Save Our Cinemas!

Cinemas

Save Our Cinemas: How the Coronavirus crisis didn’t cause this mess, it just magnified it.

In 2018 I wrote a think piece about my relationship with the then current studio output in mainstream cinemas. I spoke about my growing disillusionment with the seemingly never-ending slew of mega-blockbusters, each more expensive and extravagant than the last. I didn’t know it then, but my frustrations were more than simply tiredness with what was on offer, and in the years since then this odd sense of something being off has only grown.

With the news this week that Cineworld may be closing their doors as a result of the latest Bond movies reschedule, finally that curious and uncomfortable feeling in the back of my head came clearly into fruition. The slew of mega-blockbusters, the increasing budgets, the endless recognizable properties and broadest possible tones, the reason all of these things never quite sat right with me seemed to suddenly be transformed into a clear and concise concept.



If your business model works only when you make a billion dollars at the box office, it’s not a viable business model. Coronavirus may have forced audiences away from screens – after all, the industry was booming pre-COVID – but this issue has been there for a while. Disney’s supposed failure with Solo was, by any stretch of the imagination, not a failure, except they’d funneled so much money into the thing in the first place that even though it made a bomb at the box office, it was still considered a box office bomb. Coronavirus didn’t create the circumstances by which the cinema system is failing, it just poured fuel on the fire. Already the cracks had started to show.

Hollywood’s reluctance to release their big-budget tentpole movies comes from a fear of audiences simply not being there to see the movie. In an age when streaming is a legitimate medium by which movies can be released, when almost every household has some form of Netflix, Amazon Prime, YouTube, or whatever, that’s fucking bonkers. But the fact that dropping a film only will net them a loss so catastrophic as to cause genuine damage speaks volumes.

How this scenario is resolved from a studio standpoint remains a mystery. After all, they’re losing money no matter what they do. Don’t release the films and they’re losing money. Release the films and they’re losing money. But one thing is for sure – if they continue pulling the movies, thereby removing the incentive for anyone to go to the cinema, there won’t be a cinema left to release the film in once all of this is over.

Of course, the Government’s continued refusal to do literally anything about the Arts situation in the UK will only make matters worse. Without some sort of help from those in power the entire industry is doomed to destruction. Not to get all super political here, after all, I know politics can be divisive and aggravating in this post-Brexit age, but Boris Johnson’s Government has been all but useless outside of the furlough scheme that, truthfully, didn’t even do enough in and of itself.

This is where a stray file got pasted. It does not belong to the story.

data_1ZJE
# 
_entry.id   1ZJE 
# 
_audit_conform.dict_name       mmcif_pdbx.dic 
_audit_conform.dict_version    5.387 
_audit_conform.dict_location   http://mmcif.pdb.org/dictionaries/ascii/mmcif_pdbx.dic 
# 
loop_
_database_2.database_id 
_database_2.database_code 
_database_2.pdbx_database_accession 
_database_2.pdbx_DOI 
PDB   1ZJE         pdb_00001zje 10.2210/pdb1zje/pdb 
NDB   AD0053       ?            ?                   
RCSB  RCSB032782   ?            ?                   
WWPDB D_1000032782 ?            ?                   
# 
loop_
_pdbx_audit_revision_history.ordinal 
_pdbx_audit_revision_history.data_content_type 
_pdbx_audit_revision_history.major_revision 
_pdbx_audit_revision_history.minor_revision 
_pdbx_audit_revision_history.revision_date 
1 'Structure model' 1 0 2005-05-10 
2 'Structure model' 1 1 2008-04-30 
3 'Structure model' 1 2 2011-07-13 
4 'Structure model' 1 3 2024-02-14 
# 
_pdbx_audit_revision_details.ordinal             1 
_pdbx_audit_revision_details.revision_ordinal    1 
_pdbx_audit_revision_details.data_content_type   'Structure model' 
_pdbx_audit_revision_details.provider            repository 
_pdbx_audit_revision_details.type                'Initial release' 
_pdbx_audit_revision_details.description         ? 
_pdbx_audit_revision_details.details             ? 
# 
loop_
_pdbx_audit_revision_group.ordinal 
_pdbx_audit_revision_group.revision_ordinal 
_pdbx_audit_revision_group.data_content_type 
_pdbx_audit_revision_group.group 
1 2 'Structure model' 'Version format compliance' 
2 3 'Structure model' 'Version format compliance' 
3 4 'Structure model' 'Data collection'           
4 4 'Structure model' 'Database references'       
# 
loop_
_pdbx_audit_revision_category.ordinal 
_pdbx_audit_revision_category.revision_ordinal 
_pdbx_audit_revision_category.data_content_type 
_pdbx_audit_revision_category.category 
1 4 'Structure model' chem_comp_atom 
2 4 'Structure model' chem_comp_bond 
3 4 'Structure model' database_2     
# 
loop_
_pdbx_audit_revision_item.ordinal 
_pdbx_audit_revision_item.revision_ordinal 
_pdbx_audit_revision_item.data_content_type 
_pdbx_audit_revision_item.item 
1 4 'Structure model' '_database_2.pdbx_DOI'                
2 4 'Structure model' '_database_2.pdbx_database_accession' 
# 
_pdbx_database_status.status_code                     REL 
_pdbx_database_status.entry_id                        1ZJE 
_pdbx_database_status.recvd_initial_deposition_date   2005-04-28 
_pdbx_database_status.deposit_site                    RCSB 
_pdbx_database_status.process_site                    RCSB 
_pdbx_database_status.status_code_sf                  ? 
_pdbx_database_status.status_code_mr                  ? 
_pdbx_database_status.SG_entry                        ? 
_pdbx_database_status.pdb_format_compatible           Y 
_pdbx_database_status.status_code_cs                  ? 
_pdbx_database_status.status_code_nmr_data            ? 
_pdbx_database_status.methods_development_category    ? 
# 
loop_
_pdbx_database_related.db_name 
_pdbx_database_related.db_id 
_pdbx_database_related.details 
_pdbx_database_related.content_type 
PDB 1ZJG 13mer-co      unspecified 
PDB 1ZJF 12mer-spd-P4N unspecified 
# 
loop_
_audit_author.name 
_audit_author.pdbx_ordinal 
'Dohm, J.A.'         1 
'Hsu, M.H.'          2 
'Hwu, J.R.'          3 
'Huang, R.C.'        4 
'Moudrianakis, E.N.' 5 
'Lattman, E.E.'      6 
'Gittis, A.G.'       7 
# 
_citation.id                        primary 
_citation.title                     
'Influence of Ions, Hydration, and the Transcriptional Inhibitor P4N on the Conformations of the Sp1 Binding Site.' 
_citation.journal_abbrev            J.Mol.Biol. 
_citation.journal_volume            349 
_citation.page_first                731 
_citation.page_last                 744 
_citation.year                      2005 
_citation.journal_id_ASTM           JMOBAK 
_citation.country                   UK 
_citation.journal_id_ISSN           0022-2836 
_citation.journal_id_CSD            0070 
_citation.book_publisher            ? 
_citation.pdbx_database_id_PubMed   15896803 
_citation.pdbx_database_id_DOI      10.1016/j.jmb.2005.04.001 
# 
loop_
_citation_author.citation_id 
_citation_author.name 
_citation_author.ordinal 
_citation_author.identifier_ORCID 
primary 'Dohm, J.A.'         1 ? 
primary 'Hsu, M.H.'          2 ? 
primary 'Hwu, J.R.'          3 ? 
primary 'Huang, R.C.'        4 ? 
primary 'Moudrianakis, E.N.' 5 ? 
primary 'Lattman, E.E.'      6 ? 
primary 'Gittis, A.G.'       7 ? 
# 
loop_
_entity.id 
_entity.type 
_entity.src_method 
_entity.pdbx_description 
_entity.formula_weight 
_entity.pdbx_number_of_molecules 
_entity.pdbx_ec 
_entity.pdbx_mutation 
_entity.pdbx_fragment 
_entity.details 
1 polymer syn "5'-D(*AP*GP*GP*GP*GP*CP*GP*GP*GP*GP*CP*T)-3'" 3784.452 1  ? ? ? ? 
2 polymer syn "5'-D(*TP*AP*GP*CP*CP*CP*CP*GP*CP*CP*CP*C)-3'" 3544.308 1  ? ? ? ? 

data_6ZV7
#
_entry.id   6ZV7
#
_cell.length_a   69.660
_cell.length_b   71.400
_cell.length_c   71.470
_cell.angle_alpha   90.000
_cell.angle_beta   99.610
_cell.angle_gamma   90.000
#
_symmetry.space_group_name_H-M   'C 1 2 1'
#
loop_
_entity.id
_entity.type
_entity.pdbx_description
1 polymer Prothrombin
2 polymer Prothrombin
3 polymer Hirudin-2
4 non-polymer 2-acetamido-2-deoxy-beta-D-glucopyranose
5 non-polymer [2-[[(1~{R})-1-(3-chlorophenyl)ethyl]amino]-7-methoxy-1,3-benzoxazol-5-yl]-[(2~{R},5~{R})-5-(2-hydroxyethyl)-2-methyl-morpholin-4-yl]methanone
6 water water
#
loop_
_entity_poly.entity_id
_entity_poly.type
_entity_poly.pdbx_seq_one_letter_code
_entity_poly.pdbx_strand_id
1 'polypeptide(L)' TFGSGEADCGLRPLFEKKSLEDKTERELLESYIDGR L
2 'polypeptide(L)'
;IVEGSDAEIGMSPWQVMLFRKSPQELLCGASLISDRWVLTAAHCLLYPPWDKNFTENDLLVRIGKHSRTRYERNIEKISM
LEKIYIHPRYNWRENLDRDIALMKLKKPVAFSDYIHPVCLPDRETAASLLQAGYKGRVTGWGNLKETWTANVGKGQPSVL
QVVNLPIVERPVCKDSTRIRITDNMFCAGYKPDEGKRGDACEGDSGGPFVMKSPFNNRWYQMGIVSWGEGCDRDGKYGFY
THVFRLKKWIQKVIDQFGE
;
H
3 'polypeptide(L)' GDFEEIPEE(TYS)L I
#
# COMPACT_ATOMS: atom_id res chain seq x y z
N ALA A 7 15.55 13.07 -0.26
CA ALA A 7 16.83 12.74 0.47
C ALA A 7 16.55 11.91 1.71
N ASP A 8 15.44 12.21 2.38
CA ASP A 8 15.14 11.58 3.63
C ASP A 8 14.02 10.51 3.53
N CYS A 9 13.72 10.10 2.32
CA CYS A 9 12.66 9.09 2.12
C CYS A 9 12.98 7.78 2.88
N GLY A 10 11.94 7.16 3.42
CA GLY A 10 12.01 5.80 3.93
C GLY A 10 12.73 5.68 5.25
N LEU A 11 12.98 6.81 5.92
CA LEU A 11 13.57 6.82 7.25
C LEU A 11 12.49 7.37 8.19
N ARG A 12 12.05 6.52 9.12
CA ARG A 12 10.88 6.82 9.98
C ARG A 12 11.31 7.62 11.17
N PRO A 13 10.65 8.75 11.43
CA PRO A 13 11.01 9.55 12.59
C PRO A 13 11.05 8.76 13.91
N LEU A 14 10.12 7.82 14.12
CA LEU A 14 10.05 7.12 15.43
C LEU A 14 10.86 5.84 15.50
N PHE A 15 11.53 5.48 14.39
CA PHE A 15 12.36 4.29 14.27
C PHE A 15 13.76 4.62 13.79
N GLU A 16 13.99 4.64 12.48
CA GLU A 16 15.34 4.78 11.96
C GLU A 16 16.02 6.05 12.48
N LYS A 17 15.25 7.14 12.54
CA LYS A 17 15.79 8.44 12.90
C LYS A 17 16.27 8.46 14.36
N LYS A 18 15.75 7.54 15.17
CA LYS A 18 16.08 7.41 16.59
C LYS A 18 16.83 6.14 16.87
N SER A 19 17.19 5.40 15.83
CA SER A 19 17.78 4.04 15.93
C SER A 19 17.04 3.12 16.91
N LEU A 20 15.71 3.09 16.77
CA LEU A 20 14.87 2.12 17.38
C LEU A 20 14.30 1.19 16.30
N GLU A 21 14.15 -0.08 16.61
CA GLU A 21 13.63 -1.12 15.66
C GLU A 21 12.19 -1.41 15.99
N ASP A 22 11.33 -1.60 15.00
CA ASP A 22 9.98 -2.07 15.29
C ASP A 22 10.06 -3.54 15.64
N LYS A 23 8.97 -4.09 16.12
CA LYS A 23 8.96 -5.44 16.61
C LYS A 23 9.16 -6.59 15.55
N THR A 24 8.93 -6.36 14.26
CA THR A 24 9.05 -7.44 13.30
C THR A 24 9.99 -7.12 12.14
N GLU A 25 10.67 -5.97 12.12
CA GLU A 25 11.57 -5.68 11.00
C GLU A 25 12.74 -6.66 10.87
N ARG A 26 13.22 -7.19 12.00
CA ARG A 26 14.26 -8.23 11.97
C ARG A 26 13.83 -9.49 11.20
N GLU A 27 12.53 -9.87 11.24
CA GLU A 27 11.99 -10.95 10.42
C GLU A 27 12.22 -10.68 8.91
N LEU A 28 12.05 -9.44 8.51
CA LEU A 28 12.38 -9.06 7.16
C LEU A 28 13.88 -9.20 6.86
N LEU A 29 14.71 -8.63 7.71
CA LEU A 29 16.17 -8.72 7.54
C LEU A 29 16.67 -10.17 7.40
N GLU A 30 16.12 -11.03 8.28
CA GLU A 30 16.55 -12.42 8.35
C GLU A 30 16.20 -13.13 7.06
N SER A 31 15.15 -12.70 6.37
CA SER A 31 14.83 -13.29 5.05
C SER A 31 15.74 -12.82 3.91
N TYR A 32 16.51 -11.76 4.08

Mind you, they’ve been useless on the theatres front as well, so at least cinemas and the movie industry aren’t alone in this. I wonder what the plan is for when this does all come to its conclusion. When a vaccine is finally found, or when we’ve all acquired heard immunity, or whatever the hell actually does get us back to some sense of normality in the end, do we really want to find ourselves living in a country without any theatres or cinemas? These are industries, and jobs and people, who may very way struggle to maintain viability at this current point in time, but this does not make them not viable. In fact, the only thing that’s making any of them not viable is the Government’s refusal to do anything about it.

Oliver Dowden, Secretary State for Culture, Media and Sport, has also been more or less silent on the subject. He seems to have nothing to say beyond “it’s clear more needs to be done”, which, now that I come to think about it, is a line I’ve heard repeated from most Government ministers again and again over the last five or so months. At what point does it stop being “it’s clear something needs to be done”, and becomes “we’re doing something”?

Not that cinemas have helped themselves much, of course. Replaying the same tired classics over and over again is all well and good for a while, but it won’t sustain repeat custom, even when there isn’t anything else on. Where’s the creativity and inventiveness of what’s on offer? Why not bring in live Q&A’s? It’s not like the technology doesn’t exist. Why not host double bills? Why not have themed nights? There are options here that could have been explored before we got to potential indefinite closure.

So, where do we go from here? It’s a mystery, and one that I’m not in any position to try to answer. I don’t know. All I do know is that I’m worried. In the end it seems to me that for all the talk of streaming services taking over the cinema experience the real threat ultimately came from the ones reliant most upon them..


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Alex Secker is a writer/director/editor. His debut feature film, the micro-budget thriller Follow the Crows, won Best Independent Film at the Global Film Festival Awards, while his stage-play, The Door, won the People’s Choice Award at the 2017 Swinge Festival.

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